The program that made it incredibly easy to illegally stream the latest movies has shut down.
When I wrote about Popcorn Time earlier this week, I said it wasn’t likely to disappear anytime soon despite its legally dubious nature.
That turned out to be wrong, as the creators of Popcorn Time have abruptly pulled the software from their website and shut it down. Even if you downloaded Popcorn Time already, it will no longer function.
Popcorn Time as a project is legal. We checked. Four Times.
But, as you may know, that’s rarely enough. Our huge reach gave us access to a lot of people, from newspapers to the creators of many sites and apps that had a huge global reach. We learned a lot from these people, especially that standing against an old fashioned industry has it’s [sic] own associated costs. Costs that no one should have to pay in any way, shape or form.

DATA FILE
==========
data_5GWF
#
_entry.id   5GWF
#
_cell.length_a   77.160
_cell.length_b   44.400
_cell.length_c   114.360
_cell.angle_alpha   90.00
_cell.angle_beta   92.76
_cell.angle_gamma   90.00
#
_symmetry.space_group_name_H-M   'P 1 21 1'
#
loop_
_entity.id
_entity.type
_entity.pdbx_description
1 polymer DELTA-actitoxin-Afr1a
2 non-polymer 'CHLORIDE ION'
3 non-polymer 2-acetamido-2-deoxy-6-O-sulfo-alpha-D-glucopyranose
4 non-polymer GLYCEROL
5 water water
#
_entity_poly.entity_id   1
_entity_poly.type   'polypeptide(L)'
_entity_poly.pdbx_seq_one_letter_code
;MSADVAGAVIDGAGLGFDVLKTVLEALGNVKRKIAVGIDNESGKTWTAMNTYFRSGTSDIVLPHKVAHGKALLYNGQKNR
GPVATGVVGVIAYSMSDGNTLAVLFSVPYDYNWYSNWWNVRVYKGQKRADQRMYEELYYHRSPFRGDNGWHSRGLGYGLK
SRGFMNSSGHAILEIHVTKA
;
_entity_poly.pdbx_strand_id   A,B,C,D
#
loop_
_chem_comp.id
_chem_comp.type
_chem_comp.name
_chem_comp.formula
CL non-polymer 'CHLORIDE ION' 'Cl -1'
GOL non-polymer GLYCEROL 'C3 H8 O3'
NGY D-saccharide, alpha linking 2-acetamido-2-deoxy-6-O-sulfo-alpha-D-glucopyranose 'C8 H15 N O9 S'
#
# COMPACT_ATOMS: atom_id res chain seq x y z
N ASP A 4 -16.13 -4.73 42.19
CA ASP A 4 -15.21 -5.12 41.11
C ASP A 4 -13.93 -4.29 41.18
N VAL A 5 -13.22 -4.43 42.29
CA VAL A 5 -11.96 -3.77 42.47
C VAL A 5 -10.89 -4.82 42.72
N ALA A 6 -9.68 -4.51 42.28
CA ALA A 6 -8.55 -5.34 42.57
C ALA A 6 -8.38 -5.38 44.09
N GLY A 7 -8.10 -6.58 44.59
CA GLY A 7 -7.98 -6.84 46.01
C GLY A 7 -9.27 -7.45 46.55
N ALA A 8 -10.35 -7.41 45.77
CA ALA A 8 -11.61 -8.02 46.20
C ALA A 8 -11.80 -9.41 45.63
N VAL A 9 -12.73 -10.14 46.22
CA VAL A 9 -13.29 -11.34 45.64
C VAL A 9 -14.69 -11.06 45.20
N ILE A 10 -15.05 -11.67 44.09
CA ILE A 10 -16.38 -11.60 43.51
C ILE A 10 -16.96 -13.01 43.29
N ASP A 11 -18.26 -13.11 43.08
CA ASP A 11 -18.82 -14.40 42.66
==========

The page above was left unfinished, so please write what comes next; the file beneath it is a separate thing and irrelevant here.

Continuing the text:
Our experiment has put us at the doors of endless debates about piracy and copyright, legal threats and the shady machinery that makes us feel in danger for doing what we love. And that’s not a battle we want a place in.
The creators remain proud of the project, saying that many of Popcorn Time’s users live in countries where it’s impossible to purchase movies that are even remotely new. The farewell post criticizes the movie industry’s “ridiculous restrictions” and argues that users deserve better.
Because Popcorn Time’s code was made public and open-source, there’s always a chance that some other developers could bring it back. But for now, the program that made movie piracy shockingly easy is out of commission.